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Posts Tagged ‘empty forests’

Our Love for Exotic Pets is Emptying the Natural World

Posted by Richard Conniff on September 21, 2017

Fennec fox belongs in the Sahara, not your living room.

by Richard Conniff/Scientific American

Conservation biologist David S. Wilcove was on a birding trip to Sumatra in 2012 when he began to notice that house after house in every village he visited had cages hanging outside, inhabited by the sort of wild birds he had expected to see in the forest. Nationwide, one in five households keeps birds as pets. That got him thinking, “What is this doing to the birds?”

Wilcove, who teaches at Princeton University, made a detour to the Pramuka bird market in Jakarta, Southeast Asia’s largest market for birds and other wildlife, from fruit bats to macaques. “It was this sort of Wal-Mart-size space filled with hundreds of stalls,” he recalls, “each stall of which was filled with hundreds of birds. An awful lot of them were in very poor condition, with signs of disease, feathers frayed, behaving listlessly–or thrashing around in their cages, because a lot of these are wild birds that are not at all suited to living as caged birds.” Some were species that even zoos with highly trained professional staff cannot maintain in captivity; they would die soon after purchase, “the cut flower syndrome,” he remarks. “It was really a shocking site. I’ve never seen anything like it.”

Research by Wilcove and his colleagues subsequently linked demand for birds in Indonesia’s pet marketplace to the decline Read the rest of this entry »

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Posted in Biodiversity, Conservation and Extinction | Tagged: , , , | Leave a Comment »

To End Bushmeat Hunting, Let Them Eat Chickens

Posted by Richard Conniff on March 18, 2017

(Photo:Jeannie O’Brien/Flickr)

by Richard Conniff/The New York Times

The idea that the humble chicken could become a savior of wildlife will seem improbable to many environmentalists. We tend to equate poultry production with factory farms, downstream pollution and 50-piece McNugget buckets.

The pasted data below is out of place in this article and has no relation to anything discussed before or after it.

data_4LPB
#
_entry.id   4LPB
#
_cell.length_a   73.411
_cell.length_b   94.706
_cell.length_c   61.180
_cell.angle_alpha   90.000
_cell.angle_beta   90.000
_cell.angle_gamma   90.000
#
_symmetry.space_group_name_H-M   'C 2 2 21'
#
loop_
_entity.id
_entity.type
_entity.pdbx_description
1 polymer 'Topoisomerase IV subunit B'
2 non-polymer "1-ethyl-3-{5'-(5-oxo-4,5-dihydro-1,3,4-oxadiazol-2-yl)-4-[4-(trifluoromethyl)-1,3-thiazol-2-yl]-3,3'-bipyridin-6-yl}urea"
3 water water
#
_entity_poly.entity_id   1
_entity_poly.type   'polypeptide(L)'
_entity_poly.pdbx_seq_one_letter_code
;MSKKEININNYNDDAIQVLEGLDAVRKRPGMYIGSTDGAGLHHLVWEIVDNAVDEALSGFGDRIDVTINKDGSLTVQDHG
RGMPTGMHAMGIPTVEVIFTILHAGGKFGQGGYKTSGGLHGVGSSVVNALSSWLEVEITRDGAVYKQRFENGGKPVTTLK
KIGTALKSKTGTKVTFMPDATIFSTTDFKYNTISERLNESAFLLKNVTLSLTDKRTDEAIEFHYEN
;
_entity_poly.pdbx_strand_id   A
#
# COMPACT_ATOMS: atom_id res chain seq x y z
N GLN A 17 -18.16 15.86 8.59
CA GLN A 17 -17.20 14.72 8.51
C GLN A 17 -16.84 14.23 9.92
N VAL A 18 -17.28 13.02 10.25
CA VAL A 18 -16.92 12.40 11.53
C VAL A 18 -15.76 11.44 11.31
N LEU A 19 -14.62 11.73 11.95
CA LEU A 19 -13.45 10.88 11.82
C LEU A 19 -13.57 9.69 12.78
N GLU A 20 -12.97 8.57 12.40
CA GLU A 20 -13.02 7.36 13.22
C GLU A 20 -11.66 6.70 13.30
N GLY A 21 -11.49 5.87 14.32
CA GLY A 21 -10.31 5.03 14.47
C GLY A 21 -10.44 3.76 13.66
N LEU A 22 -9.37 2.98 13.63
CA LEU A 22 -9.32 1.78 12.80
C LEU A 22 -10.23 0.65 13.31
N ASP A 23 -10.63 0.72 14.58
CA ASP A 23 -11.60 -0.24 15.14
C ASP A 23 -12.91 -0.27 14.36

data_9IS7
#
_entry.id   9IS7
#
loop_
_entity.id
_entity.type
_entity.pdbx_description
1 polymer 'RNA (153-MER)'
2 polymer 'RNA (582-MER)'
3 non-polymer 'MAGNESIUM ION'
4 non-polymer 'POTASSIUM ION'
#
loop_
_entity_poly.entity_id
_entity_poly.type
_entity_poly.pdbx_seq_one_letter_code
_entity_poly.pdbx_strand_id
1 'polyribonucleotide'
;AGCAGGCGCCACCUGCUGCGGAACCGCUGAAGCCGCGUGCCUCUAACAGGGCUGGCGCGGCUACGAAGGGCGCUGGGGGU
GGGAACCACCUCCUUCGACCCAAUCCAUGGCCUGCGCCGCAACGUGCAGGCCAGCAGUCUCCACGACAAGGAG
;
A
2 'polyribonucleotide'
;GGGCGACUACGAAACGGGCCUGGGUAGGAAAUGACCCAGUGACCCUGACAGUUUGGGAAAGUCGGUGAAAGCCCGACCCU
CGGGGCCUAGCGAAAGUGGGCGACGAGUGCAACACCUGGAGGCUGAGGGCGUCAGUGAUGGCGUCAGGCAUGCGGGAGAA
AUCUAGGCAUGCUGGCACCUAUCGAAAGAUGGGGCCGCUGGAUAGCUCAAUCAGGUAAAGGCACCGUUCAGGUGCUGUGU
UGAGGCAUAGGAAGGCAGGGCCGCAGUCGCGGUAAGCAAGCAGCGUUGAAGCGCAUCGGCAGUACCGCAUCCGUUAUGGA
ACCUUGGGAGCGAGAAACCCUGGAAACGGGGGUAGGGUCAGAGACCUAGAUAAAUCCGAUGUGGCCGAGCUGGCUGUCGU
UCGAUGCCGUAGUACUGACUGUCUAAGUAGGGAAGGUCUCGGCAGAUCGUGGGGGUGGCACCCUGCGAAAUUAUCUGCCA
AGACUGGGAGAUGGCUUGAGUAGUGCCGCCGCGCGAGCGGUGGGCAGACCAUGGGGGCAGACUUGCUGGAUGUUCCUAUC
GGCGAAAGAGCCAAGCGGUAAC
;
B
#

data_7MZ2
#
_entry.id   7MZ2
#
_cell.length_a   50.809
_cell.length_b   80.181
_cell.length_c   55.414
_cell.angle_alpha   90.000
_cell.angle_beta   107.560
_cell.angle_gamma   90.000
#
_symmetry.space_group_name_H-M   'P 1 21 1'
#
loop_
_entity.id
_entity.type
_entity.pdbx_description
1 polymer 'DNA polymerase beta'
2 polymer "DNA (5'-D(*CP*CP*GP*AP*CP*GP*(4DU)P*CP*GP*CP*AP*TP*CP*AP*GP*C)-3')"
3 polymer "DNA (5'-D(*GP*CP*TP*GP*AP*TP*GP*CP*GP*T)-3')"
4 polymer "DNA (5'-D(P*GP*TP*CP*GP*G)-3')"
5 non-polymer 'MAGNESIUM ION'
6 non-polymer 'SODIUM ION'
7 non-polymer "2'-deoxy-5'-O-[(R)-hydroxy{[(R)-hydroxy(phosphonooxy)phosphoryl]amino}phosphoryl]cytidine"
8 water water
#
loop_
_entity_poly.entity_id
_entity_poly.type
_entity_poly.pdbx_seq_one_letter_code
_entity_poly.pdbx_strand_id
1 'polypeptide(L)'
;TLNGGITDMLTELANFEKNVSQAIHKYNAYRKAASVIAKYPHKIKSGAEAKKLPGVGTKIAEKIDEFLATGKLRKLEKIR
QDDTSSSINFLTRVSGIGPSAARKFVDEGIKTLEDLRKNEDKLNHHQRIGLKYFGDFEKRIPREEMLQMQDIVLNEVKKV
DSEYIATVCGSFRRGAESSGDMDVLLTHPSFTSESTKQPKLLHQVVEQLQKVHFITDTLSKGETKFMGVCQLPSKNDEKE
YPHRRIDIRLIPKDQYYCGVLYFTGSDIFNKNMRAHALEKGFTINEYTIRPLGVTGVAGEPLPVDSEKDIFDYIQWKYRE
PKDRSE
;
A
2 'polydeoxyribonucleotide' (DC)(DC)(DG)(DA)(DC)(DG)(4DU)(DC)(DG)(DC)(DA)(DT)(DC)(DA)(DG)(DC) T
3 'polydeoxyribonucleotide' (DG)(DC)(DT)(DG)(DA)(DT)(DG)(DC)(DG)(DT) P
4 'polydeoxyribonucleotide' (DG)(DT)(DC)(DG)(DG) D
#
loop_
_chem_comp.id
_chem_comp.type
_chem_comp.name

In much of the developing world, though, “a chicken in every pot” is the more pertinent image. It’s a tantalizing one for some conservationists because what’s in the pot there these days is mostly trapped, snared or hunted wildlife — also called bushmeat — from cane rats and brush-tailed porcupines to gorillas.

Hunting for dinner is of course what humans have always done, the juicier half of our hunter-gatherer origins. In many remote forests and fishing villages, moreover, it remains an essential part of the cultural identity. But modern weaponry, motor vehicles, commercial markets and booming human populations have pushed the bushmeat trade to literal overkill — an estimated 15 million animals a year taken in the Brazilian Amazon alone, 579 million animals a year in Central Africa, and onward in a mad race to empty forests and waterways everywhere.

A study last year identified bushmeat hunting as the primary threat pushing 301 mammal species worldwide toward extinction. The victims include bonobo apes, one of our closet living relatives, and Grauer’s gorillas, the world’s largest. (The latter have recently lost about 80 percent of their population, hunted down by mining camp crews with shotguns and AK-47s. Much of the mining is for a product integral to our cultural identities, a mineral used in

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Posted in Environmental Issues, Food & Drink | Tagged: , , , , , | Leave a Comment »

Killing Off The Wildlife Is Just a Slow Way to Kill A Forest

Posted by Richard Conniff on October 3, 2016

(Photo: Wolfgang Kaehler/LightRocket via Getty Images)

(Photo: Wolfgang Kaehler/LightRocket via Getty Images)

by Richard Conniff/Takepart.com

In the aftermath of bushmeat hunting, pet trade harvesting, habitat fragmentation, selective logging, and other human intrusions, forests and national parks can still look surprisingly healthy. They may even feel like beautiful places for a walk in the woods. But these forests face what researchers in one recent study describe as a “silent threat” due to the rapid decimation of wildlife almost everywhere in the tropics. Without wildlife, forests rapidly deteriorate, losing their value for carbon storage and becoming unsustainable.

That’s because tropical forests, particularly in the Americas, Africa, and South Asia, are primarily composed of tree species that depend on animals to disperse their seeds. This is especially true for the tall, dense canopy trees that are best at carbon storage, a critical factor in climate change calculations. For instance, in a Smithsonian Institution research forest on Barro Colorado Island in the Panama Canal, roughly 80 percent of canopy trees produce large, fleshy fruits. A ravenous cacophony of animals zeroes in on these trees as the fruit ripens.

In a healthy forest like Barro Colorado, the customers may include monkeys, big pig-like tapirs, large rodents like the agouti, toucans with their long, colorful bills adapted for snatching fruit, and a long list of hungry birds, fruit bats, and other species. After these happy diners have eaten

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Posted in Biodiversity | Tagged: , | 3 Comments »